i Significant casesExamples of decisions on anticompetitive agreementsNumil/Nestlé/Montero/Kopas/Hipp/Abbott investigation

The above-mentioned enterprises operate in Turkey and import infant formula and follow-on milk. It was alleged that they jointly determined the prices in the market by mutual agreement in breach of Article 4 of the Competition Law. At the on-site investigations carried out at said enterprises no proof could be found to indicate that they were in an anticompetitive collusive relationship, therefore in February 2019 the Turkish Competition Authority found that the concerned undertakings did not breach the Competition Law and determined that there was no need to open a fully fledged investigation into the undertakings.

Michelin Lastikleri Ticaret investigation

It was claimed that the resale price and conditions were determined by Michelin, sales restrictions were imposed on the dealers, and that dealers working with competitors were excluded from the market. It was concluded that there was no need to open an investigation against Michelin in respect of the alleged complaints.

Examples of decisions on abuse of dominanceMercedes Benz Turk investigation

This was an investigation about the rebate (discount) system on truck sales applied by Mercedes Benz Turk AS. The relevant decision concerned the investigation of abuse of dominance in the concrete pump market in the agreements concluded with concrete pump suppliers and the applied rebate system. It was decided that there was no violation of Article 6 of the Competition Act and no administrative fine was applied.

Mey Icki investigation

There was investigation to determine whether Mey İçki obstructed the operations of competing undertakings by putting pressure on raki points of sale by means of concessions and certain practices, and violated the Competition Act by abusing its dominant position.

It was decided that Mey İçki, which holds a dominant position in the raki market, had violated Article 6 of the Competition Act by engaging in the following practices:

  1. it provided discounts and other financial advantages to the on- and off-premises points of sale depending on the points of sales' realisation of the raki purchase targets, set at more than 80 per cent of the total raki purchases of the point of sale within a certain period;
  2. it provided periodic purchase targets for points of sale without purchasing agreements with Mey İçki and provided discounts and other financial advantages depending on whether these targets were achieved; and
  3. it provided discounts and financial advantages to points of sales in return for having shelf and visibility arrangements in the traditional channel points of sale to the advantage of Mey İçki.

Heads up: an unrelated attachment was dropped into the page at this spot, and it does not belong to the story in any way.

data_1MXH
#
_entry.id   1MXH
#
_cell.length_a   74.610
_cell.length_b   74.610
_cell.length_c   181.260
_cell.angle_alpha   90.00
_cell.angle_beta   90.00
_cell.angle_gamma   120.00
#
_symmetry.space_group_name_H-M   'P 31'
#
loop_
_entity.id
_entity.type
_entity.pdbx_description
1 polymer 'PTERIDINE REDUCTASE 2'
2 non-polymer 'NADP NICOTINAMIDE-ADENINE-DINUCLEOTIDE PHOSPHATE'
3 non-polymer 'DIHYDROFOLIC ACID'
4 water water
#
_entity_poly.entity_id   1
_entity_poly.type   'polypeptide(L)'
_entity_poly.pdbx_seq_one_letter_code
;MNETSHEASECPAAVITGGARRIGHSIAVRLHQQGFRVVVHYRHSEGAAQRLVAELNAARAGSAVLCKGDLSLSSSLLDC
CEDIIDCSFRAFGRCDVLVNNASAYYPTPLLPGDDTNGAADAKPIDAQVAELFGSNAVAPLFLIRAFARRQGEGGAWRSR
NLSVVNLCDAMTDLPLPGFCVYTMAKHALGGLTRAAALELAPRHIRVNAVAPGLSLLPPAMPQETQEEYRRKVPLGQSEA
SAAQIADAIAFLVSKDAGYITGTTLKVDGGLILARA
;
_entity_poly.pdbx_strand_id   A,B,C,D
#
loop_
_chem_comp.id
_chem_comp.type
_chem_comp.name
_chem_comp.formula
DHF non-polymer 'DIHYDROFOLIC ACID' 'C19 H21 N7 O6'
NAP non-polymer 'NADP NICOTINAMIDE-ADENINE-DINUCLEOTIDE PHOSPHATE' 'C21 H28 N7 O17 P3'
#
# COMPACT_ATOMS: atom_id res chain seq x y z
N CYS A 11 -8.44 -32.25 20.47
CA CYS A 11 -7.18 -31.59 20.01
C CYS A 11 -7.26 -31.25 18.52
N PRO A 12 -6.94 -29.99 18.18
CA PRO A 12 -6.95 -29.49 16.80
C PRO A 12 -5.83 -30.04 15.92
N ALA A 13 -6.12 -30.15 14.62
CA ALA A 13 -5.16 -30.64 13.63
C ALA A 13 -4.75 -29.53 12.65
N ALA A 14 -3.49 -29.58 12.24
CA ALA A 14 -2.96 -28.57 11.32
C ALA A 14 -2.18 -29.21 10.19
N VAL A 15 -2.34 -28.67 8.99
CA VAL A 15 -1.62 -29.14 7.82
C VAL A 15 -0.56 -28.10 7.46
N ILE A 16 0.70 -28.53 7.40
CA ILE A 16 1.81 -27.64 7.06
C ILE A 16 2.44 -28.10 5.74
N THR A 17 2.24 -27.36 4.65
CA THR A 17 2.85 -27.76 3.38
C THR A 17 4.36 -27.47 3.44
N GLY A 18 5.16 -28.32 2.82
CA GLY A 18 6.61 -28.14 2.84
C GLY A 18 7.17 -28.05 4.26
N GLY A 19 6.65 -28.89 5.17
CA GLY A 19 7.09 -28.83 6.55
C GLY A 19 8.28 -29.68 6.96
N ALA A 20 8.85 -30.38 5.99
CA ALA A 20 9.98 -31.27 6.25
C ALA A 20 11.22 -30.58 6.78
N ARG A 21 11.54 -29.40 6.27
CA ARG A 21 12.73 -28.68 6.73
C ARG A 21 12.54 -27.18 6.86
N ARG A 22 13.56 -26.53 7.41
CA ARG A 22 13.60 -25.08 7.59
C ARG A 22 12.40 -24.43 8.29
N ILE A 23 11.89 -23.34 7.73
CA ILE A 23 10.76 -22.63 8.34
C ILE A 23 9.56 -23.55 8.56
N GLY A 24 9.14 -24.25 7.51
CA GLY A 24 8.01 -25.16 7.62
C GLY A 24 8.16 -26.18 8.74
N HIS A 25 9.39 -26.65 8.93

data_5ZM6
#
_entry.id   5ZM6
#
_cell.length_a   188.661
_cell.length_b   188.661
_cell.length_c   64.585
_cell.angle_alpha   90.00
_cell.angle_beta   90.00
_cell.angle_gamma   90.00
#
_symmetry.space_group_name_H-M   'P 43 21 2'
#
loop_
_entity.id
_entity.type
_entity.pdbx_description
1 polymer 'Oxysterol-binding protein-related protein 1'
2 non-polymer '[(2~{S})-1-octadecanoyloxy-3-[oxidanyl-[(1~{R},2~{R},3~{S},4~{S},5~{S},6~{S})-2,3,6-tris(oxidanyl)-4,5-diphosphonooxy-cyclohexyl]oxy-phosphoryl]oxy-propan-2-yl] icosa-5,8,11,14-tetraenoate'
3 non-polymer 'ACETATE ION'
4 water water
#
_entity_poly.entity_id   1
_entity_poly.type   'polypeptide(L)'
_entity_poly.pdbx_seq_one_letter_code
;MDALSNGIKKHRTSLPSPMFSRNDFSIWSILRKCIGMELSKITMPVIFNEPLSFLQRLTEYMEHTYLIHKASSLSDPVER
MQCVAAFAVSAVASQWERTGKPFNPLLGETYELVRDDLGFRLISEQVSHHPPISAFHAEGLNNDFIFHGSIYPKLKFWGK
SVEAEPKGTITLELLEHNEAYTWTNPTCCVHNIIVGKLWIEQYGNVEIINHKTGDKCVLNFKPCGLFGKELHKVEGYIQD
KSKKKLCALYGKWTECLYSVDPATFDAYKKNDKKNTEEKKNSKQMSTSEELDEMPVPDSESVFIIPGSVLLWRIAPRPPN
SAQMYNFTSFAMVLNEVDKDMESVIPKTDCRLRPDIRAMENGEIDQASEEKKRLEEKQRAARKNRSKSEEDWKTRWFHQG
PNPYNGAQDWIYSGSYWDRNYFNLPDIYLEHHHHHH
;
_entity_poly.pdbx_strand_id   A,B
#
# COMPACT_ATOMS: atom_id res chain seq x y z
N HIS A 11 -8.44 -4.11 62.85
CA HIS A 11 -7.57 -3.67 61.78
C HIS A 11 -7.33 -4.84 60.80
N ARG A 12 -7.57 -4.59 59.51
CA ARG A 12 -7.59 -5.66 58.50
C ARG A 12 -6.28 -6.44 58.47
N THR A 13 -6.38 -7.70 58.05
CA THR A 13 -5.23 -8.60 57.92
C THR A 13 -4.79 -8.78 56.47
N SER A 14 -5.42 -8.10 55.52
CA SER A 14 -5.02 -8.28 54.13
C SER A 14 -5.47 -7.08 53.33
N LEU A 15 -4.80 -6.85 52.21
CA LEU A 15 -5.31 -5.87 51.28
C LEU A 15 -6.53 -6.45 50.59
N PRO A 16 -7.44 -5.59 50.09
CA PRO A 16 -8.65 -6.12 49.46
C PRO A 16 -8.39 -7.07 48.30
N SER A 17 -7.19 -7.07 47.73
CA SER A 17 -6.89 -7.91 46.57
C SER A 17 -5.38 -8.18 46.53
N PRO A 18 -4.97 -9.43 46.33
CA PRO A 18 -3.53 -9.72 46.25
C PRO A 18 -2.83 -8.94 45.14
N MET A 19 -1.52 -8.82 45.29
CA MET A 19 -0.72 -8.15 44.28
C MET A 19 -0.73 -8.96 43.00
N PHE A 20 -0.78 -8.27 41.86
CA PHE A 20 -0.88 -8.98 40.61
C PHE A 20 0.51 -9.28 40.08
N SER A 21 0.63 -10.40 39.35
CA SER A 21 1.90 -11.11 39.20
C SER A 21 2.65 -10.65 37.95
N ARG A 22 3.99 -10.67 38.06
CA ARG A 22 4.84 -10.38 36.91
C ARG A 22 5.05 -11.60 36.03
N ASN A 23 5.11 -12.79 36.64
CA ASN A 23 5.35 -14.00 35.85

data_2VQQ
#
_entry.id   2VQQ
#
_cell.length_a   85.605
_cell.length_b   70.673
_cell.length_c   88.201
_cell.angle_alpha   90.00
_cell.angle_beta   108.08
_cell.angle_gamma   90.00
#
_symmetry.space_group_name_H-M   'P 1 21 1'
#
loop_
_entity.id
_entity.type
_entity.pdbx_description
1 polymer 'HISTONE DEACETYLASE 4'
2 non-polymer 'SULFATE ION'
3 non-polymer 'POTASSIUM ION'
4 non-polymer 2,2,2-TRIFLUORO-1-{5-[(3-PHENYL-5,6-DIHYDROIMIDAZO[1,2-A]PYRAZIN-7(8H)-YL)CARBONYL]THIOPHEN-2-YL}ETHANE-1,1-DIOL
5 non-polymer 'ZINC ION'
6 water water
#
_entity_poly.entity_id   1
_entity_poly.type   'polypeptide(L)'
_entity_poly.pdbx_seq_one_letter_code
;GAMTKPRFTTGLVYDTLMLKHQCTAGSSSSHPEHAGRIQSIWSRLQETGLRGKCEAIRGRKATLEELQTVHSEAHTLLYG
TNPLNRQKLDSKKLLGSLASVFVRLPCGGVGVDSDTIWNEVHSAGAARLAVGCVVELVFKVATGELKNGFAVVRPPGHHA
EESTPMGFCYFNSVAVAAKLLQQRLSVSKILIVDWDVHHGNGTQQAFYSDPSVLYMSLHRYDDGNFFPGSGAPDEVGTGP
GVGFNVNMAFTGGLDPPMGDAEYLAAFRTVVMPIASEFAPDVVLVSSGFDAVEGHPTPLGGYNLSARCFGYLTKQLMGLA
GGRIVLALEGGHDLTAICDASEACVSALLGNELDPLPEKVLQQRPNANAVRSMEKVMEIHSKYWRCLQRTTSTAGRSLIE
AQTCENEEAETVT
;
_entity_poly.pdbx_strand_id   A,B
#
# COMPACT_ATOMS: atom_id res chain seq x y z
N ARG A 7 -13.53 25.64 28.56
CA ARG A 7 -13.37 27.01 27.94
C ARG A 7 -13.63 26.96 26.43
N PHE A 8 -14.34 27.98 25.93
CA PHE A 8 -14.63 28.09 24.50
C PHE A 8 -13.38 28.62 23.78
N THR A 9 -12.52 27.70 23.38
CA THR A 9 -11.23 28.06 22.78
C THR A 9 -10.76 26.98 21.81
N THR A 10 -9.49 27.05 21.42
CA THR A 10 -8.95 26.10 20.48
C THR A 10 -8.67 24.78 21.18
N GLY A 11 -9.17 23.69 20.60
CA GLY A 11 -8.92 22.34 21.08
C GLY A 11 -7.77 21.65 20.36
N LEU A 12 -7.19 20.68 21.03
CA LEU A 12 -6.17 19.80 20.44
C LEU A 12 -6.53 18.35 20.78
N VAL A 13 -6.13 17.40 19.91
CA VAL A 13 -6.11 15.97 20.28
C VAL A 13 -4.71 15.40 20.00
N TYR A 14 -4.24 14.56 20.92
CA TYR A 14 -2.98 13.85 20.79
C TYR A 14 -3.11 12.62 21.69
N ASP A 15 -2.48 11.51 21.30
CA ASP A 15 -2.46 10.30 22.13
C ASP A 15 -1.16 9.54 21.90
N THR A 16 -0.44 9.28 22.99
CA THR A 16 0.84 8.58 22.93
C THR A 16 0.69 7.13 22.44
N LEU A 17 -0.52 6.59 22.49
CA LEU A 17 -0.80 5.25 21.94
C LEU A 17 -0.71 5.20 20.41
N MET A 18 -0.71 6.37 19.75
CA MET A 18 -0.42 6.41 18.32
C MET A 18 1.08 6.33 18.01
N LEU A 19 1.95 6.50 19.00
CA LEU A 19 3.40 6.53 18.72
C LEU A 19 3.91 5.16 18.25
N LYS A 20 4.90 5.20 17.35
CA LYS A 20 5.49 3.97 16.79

Therefore an administrative fine was imposed on the undertaking under Article 16 of the Competition Act.

Examples of decisions on exemption and negative clearanceCard Storage Service of BKM exemption examination

The examination to deal with the individual exemption request application of the Bankalararası Kart Merkezi AŞ (Interbank Card Centre – BKM) for the card storage service it provides. The card storage service comprising the subject matter of the notification is a service provided to those undertakings that receive repeated payments to ensure that payment can be made without requiring said undertakings to store the information for the card to be used for payment, by having another organisation (BKM, in this instance) store the relevant information for them. Within the framework of the notified BKM card storage service, member businesses were not put under any restrictive obligation such as non-compete, exclusivity, etc. The business was able to work with any organisation offering a member business agreement. BKM did not intervene in the commercial relationship between the undertakings in question (such as contract negotiations, virtual point of sale usage conditions, commission negotiations, etc.) In this respect, it was evaluated that the notified service fulfilled the requirement of Article 5(d) of the Competition Act, which prohibits placing undue restrictions on competition. As a conclusion, it was decided that despite its restrictive effects on competition, the card data storage service to be provided by BKM had positive aspects due to technical developments and consumers benefits it would cause, and therefore could benefit from individual exemption under Article 5 of the Competition Act. However, since the relevant market was an emerging one, the exemption in question would expire one year after the date of the decision herein. administrative fine

At the end of this investigation, and its Turkey office ( Destek Hizmetleri Ltd Şti) were found to have violated Articles 4 and 6 of the Competition Act, and the Competition Authority issued an administrative fine amounting to 2,543,922.85 Turkish liras in accordance with the Regulation on Fines to Apply in Cases of Agreements, Concerted Practices and Decisions Limiting Competition, and Abuse of Dominant Position.